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THE MEDICAL FOLLOW-UP STUDY Men who are selected to serve in the Army are, in general, in better physical and mental health than their peers. Because their later health would also be expected to be better than average, it is inappropriate to compare their health and life experiences with those of the general U.S. male population. One option for this report would be a purely descriptive presentation of the findings derived from hos- pital records and a questionnaire. But the men exposed to the various chemicals differed in several ways, such as in age and date of testing, so a simple presentation of outcomes could be misleading. To permit useful conclusions to be drawn about the experience of men in the different chemical-group tests, comparative statistics were developed on the basis of observed and expected life experiences of comparison groups. ANALYTIC PROBLEMS _ The testing of chemical agents in human subjects at Edgewood began in 1955 and continued for some 20 years. The main objective of these tests was to determine effects of various chemical agents on the ability of test subjects to function effectively in a military situa- tion. It was not anticipated that any late effects would occur. In fact, two characteristics of the testing program make the demonstration of late effects extremely difficult: Selection Bias: The volunteers received careful physical and mental screening examinations for contraindications to the planned tests. The health of a volunteer helped to determine the type of test in which he participated. The more healthy men were exposed to the active chemicals, and the less healthy were used as controls and in some cases tested equipment without being exposed to chemicals. Such selection bias means that the men not exposed to chemicals would be expected to have more illness; therefore, the likelihood of discovering effects in them (whether early or late) due to the treatments would be smaller. o Multiplicitv of Chemical Exposures: For the sake of efficiency, many volunteers were used in two or more tests. If a test substance produced detectable long-term adverse effects in a man who was also ex- posed to another substance, it could be difficult to ascribe the effect to the first substance alone, especially if many men were tested with both substances. 3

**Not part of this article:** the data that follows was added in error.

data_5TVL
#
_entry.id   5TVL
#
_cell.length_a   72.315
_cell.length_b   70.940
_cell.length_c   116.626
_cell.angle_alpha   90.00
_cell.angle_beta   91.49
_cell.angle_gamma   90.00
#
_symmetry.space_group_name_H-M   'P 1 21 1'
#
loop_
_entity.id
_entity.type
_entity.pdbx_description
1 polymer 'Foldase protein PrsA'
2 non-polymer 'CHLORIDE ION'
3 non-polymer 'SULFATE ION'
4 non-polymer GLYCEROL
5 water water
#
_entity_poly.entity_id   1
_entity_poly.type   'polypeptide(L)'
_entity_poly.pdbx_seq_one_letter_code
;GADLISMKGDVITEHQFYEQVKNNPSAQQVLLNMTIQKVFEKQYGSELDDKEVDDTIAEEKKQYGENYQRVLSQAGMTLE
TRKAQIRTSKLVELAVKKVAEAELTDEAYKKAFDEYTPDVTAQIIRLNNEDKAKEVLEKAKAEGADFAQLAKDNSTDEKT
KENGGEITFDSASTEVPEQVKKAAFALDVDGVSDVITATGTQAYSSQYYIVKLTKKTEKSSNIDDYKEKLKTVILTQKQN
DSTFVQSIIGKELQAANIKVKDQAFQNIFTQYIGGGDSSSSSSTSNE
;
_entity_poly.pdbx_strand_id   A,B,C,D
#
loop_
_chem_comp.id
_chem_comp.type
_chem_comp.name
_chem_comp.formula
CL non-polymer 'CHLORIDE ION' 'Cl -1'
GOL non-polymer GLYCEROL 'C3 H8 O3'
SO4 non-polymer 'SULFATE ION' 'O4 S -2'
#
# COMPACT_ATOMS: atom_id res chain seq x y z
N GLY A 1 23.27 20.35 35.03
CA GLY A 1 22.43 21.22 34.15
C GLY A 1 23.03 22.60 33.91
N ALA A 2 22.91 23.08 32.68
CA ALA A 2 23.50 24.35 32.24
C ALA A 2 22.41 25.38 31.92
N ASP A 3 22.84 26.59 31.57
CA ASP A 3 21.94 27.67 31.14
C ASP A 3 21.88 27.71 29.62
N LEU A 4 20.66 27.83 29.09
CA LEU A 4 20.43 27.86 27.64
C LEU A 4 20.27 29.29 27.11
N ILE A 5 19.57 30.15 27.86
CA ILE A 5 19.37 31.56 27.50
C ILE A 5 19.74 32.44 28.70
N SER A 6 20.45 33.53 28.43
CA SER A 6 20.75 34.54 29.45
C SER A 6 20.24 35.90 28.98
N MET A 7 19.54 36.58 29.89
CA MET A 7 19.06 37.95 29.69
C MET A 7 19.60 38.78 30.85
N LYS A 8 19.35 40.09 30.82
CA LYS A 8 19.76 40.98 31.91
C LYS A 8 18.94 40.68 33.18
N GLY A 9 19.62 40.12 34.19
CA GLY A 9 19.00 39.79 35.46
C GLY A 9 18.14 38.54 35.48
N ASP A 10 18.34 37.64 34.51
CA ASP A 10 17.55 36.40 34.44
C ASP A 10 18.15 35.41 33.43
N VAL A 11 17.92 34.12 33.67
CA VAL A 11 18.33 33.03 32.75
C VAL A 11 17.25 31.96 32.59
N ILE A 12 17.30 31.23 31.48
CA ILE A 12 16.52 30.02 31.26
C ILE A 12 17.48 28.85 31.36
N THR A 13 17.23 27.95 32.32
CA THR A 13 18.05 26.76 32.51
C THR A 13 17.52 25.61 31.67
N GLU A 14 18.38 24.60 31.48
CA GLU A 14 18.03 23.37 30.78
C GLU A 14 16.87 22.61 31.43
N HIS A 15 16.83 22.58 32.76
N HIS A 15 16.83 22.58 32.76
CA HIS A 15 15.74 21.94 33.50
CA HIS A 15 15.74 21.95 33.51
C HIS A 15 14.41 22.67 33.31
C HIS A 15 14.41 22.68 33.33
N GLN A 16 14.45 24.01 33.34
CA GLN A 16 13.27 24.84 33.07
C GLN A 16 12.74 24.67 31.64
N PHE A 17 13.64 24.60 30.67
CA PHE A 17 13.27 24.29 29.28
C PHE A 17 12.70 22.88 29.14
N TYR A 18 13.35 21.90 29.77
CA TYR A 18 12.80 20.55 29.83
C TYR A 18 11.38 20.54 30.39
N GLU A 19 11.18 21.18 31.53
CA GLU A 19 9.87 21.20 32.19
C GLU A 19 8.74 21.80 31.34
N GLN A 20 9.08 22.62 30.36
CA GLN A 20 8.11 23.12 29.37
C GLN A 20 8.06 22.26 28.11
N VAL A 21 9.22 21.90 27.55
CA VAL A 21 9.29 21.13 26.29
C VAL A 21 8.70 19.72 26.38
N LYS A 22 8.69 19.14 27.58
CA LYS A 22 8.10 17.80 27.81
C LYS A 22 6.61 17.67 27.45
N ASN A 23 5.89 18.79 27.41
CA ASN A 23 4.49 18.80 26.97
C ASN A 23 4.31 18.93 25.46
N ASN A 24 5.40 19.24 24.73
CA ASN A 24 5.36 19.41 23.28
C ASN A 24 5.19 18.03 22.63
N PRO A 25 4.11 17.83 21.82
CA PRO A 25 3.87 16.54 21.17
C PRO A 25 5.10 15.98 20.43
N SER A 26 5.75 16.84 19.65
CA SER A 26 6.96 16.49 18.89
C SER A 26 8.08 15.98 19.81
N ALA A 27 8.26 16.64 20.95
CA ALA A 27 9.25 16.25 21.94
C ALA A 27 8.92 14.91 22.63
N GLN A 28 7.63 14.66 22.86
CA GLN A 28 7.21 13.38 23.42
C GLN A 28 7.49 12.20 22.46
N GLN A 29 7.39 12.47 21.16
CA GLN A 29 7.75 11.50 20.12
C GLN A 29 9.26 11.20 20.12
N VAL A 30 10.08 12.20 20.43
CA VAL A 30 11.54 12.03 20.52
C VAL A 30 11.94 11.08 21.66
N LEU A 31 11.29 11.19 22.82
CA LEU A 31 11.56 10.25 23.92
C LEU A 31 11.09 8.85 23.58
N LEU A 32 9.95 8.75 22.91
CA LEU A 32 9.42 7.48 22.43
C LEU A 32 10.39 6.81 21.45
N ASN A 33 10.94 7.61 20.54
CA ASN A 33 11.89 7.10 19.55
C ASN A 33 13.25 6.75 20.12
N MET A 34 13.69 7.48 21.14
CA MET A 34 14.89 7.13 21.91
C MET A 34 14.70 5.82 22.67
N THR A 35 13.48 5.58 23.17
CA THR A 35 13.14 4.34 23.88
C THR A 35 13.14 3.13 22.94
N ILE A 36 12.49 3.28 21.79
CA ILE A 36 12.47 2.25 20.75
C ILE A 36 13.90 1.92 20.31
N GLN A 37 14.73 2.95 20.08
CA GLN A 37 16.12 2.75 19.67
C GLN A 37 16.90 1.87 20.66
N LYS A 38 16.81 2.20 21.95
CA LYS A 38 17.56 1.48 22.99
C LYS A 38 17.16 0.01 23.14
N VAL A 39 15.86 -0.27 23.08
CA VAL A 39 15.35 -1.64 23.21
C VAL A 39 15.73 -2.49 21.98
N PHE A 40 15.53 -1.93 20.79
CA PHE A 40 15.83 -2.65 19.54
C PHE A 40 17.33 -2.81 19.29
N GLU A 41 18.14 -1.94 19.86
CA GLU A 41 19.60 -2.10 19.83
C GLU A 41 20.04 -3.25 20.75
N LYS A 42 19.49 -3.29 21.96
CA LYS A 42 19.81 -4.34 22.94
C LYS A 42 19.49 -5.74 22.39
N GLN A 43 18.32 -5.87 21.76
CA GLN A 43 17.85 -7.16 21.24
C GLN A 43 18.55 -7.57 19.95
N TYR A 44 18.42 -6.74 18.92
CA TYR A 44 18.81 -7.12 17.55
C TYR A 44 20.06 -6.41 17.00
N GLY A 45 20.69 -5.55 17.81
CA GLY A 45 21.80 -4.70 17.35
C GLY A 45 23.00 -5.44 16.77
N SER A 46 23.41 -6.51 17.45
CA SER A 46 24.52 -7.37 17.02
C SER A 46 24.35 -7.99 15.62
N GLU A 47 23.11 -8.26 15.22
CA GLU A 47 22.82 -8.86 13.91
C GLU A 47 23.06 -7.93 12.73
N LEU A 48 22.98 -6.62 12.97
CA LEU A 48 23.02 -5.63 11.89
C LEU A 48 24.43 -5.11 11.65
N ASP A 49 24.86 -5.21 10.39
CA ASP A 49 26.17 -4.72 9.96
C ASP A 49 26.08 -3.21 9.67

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The Committee had many discussions on how best to evaluate the effects of the test chemicals, given the lack of suitable control populations and the multiple exposures of some of the men. It was decided that two comparison groups would be used. The first group included the subjects who received no test chemicals--the "no-chemical-test" (NCT) group. Although these men met the requirements for military service, they did not meet the rigorous standards demanded for exposure to chemicals. A second comparison group consisted of subjects who were tested with chemicals other than those being evaluated in a particular statistical comparison--the "other-chemical-test" (OCT) group. Suggestions to use additional comparison groups from other populations as surrogate controls were quickly turned aside, because the factors involved in selecting sub- jects for the Edgewood tests were not well understood and would involve variables that were not available for analysis, such as race, religion, socioeconomic status and characteristics related to subjects' desire to volunteer for the tests. Several other problems that make simple comparisons between exposed and unexposed groups difficult are discussed below. DIFFERENCES IN AGE AT FOLLOW-UP Posttest experiences of groups of volunteers cannot be compared solely by comparing numbers of events experienced; one must also take age differences among the test groups into account. Volunteers in the early test years were about the same age at the time of testing as men tested later (Table 1~. By 1984, the participants in the early tests had a much longer posttest period than the most recent participants; men tested more recently are younger now than-men tested earlier. Thus, those tested earlier are more likely to have had experiences that are more frequent with advancing age, even in the absence of exposure. The testing program spanned a period of some 20 years, and the chemical agents tested changed with time (Table 2~. For example, the testing of LSD derivatives was concentrated in the early years; more than half the doses had been administered by the end of 1959. At the other end of the testing period were tests of FDA-approved drugs, innocuous chemicals, and control substances. One can therefore expect health problems more common to the later years of life to have occurred in a much higher proportion of men in the LSD tests than of men who received approved drugs, innocuous chemicals, or control substances, even if LSD and its derivatives do not promote such health problems. Because of the age differences, comparisons between groups were adjusted for current age. 4